Stuart Chamberlain, author and senior employment consultant at Croner-i, considers the implications for employment law and immigration if the Government is unable to obtain Parliament’s approval for withdrawal from the EU and there is “no deal” when the UK leaves the EU. He distinguishes between the short-term and long-term effects and implications and offers some advice to employers.
Please note that the information contained in reference to Brexit is subject to change as a result of the ongoing political uncertainty about the UK leaving the EU.
Short-term effect of “no-deal” Brexit
If there was a “no-deal” Brexit the UK would cut all ties with the EU overnight. It would mean no transition period and businesses — organisations and public bodies would have to respond immediately to change as a result of leaving the EU. Businesses would see new taxes on imports, exports and services, while the border between Northern Ireland and the Irish republic would become a “hard” external frontier for the EU, with customs and immigration controls. There is no clarity about what would happen and, in theory, everything would be up for grabs.
In the short term in employment law, however, things are likely to go on as before. This is because the Government has already stated that there will be no radical change to employment law after Brexit and has already taken measures in response to the prospect of a “no-deal” Brexit. These are set out below.
The European Union (Withdrawal) Act
The Government has already passed legislation, the European Union (Withdrawal) Act 2018 (formerly known as the Great Reform Act), which converts EU law into UK law so that there is no legislative hole the day after Brexit, when the UK has left the EU. There will be no change to legislation or the law.
Technical notice on workplace rights
In anticipation of a “no-deal” Brexit, the Government has issued a series of technical notices, including one on workers’ rights. Workers in the UK will continue to enjoy the rights they are currently entitled to under EU law, says the technical note Workplace Rights if There’s No Brexit Deal.
The Government states that in order to ensure a smooth transition the following employment rights will remain unchanged.
Rights to holiday pay, rest breaks, annual leave, maternity and paternity leave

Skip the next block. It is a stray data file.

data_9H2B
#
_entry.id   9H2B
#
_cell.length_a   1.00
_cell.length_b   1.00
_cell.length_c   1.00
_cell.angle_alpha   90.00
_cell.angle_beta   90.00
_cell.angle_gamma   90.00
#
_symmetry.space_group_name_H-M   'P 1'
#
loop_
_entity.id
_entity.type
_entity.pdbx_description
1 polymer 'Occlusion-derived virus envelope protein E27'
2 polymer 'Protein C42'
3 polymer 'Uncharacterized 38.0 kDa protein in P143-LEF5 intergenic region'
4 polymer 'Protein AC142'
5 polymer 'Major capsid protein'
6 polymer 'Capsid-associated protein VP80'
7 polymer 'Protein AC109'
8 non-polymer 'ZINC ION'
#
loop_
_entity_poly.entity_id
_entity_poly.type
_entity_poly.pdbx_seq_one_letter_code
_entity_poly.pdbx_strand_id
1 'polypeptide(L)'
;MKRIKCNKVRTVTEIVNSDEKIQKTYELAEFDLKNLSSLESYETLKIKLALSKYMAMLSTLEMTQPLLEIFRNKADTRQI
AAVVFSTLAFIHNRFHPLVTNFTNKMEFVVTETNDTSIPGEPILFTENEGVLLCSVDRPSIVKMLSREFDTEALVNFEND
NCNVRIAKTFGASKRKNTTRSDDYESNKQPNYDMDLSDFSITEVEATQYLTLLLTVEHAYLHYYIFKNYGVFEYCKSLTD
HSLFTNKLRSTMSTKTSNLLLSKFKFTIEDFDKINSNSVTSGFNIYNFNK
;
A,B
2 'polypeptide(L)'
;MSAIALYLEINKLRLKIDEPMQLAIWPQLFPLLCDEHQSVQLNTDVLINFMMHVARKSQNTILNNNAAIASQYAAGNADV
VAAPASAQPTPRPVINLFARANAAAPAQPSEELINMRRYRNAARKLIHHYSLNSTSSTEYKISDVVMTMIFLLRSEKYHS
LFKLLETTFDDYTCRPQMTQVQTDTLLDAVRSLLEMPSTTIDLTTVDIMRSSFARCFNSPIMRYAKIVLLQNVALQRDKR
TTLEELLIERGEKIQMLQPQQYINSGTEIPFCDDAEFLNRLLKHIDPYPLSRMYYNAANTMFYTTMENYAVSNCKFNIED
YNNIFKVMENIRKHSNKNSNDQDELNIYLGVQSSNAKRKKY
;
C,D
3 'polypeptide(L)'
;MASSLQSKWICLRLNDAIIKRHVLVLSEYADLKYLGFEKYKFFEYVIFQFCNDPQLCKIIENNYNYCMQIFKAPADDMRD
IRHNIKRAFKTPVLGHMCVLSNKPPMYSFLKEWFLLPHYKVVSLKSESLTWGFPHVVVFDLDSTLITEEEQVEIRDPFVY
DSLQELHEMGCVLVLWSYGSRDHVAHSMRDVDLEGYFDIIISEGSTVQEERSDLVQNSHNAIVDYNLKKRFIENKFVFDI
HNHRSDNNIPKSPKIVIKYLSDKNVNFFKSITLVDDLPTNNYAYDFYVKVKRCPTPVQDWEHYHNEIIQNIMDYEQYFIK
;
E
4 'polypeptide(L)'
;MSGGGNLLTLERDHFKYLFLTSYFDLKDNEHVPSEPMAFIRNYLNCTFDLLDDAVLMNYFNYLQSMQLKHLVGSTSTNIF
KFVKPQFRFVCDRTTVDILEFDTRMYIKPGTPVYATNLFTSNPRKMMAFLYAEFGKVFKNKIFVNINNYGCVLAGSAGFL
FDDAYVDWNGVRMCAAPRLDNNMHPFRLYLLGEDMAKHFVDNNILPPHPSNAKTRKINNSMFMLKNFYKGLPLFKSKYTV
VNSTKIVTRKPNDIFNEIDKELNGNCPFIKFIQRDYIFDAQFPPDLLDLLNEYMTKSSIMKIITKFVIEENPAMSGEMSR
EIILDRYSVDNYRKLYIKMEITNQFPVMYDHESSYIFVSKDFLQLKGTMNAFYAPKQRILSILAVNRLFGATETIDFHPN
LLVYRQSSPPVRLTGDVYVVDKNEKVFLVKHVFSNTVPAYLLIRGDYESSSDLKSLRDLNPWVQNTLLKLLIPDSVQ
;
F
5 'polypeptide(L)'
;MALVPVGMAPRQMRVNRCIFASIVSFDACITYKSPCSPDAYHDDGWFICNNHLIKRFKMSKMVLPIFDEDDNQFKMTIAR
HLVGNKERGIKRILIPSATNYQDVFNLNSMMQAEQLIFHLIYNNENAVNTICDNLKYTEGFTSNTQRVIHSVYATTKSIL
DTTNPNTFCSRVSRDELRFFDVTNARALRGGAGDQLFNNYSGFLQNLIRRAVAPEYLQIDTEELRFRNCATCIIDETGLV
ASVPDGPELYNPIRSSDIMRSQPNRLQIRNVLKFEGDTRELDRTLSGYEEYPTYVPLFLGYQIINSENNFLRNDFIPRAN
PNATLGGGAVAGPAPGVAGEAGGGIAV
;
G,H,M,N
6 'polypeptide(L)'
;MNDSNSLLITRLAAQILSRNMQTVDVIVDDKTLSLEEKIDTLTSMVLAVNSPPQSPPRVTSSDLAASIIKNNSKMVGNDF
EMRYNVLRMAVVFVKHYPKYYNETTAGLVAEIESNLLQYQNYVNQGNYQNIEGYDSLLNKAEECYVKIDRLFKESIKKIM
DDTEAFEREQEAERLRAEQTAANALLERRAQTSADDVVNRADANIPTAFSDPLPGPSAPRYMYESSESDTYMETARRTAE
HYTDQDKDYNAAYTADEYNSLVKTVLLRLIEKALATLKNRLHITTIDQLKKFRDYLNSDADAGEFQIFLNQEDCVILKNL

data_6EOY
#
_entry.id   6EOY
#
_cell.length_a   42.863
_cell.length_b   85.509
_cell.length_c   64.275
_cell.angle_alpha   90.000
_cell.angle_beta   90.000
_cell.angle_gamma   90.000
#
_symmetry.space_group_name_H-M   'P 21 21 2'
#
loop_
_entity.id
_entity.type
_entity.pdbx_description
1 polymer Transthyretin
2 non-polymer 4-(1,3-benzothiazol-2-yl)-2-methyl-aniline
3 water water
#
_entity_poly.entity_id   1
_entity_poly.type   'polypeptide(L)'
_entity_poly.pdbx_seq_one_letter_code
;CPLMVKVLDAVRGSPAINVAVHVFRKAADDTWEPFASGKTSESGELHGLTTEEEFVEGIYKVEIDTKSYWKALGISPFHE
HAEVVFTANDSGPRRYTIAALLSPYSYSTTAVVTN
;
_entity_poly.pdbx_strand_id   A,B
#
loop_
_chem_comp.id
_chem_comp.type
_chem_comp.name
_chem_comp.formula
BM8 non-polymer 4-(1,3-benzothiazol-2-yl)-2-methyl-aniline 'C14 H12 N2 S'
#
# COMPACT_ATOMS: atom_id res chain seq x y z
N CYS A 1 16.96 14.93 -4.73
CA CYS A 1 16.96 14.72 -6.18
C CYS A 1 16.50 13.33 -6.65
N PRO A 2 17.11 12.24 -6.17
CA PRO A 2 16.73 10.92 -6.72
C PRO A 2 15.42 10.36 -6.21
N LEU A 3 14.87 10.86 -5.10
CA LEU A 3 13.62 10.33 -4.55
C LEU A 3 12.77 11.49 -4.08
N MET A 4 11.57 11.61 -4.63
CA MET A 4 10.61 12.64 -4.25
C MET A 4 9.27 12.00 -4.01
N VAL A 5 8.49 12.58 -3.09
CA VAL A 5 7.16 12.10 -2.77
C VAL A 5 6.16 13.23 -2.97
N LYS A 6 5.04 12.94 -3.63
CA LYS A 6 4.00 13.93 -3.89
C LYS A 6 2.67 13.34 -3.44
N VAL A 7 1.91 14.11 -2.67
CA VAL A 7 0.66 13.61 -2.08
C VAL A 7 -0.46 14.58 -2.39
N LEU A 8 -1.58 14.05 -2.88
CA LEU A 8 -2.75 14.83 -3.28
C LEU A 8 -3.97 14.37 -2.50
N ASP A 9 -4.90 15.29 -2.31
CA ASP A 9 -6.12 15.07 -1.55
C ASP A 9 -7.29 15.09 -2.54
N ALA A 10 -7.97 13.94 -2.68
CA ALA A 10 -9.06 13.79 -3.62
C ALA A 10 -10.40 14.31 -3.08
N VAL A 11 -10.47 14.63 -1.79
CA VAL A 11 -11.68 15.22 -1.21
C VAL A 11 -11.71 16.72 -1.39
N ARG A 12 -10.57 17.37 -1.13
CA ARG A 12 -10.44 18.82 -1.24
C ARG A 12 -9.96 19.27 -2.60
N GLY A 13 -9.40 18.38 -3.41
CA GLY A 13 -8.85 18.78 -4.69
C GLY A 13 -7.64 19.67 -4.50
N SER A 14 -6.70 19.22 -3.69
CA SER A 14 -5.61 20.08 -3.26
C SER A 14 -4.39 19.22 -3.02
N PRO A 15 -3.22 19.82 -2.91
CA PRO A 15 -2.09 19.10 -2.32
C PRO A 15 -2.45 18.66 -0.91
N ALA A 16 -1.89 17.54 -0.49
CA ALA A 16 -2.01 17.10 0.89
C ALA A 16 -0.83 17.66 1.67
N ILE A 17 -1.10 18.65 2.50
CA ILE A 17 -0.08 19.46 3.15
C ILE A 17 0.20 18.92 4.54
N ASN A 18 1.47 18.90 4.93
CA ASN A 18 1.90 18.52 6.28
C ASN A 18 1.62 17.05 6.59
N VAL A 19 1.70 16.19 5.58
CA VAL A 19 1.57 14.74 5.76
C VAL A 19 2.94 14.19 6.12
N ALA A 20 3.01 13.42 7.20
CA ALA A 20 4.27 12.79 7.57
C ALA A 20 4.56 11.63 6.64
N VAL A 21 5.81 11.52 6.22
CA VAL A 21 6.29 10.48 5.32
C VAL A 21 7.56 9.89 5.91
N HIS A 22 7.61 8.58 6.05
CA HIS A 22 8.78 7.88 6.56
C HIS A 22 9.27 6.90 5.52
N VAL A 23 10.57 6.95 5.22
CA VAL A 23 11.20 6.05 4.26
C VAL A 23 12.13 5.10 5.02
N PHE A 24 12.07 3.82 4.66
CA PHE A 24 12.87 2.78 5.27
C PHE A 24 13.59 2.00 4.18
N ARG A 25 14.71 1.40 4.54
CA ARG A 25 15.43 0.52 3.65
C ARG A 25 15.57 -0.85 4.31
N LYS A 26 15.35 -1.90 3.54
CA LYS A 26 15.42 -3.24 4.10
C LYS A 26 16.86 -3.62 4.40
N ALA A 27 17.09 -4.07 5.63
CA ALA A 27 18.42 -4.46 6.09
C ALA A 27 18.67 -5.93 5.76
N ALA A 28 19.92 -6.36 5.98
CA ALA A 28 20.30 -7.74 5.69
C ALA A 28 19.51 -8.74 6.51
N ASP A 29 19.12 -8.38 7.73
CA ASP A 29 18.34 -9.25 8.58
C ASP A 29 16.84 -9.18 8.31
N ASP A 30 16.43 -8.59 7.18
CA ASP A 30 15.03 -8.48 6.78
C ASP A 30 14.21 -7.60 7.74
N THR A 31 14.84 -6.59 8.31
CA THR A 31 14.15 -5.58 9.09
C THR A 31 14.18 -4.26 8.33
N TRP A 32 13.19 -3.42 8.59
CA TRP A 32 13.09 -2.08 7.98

Protection from discrimination and harassment based on sex, age disability, sexual orientation, religion or belief, and race or ethnic origin in the workplace
Protection of workers' rights where there is a TUPE transfer
Protection of part-time, agency and young workers
Protection and consultation rights for workers, including for collective redundancies.
There are only two exceptions where the law will change.
European Works Councils
A “no-deal” scenario may have some implications in relation to European Works Councils (EWCs). EWCs are bodies representing European employees in the UK. No new requests to set up such a council will be able to be made after Brexit. Requests made before Brexit will be allowed to complete and any existing EWCs will continue to operate.
The rights of UK and EU employees working outside the UK in an EU country for a UK employer, where that employer becomes insolvent, may be affected. At the moment such employees are protected by national guarantee funds in the country they are working in but whether or not this remains the case will depend on the EU country where the employee is working.
The Government reached an agreement with the EU guaranteeing the rights of EU citizens living in the UK and of UK nationals living in the EU after Brexit.
Under the EU settlement scheme, EU citizens living in the UK, along with their family members, will be able to stay and continue their lives, with the same access to work, study, benefits and public services that they enjoy now. Existing close family members living overseas will be able to join them here in future.
To obtain settled status, EU citizens will generally need simply to have lived continuously in the UK for five years. This means for example that stay-at-home parents, retired people and students can all be eligible. Those with less than five years’ continuous residence will be granted pre-settled status and be able to apply for settled status once they reach the five-year point.
The new application system aims to be streamlined, cheap and user-friendly and to minimise the burden on applicants to provide evidence of their residence. This streamlined process will take applicants through three simple stages.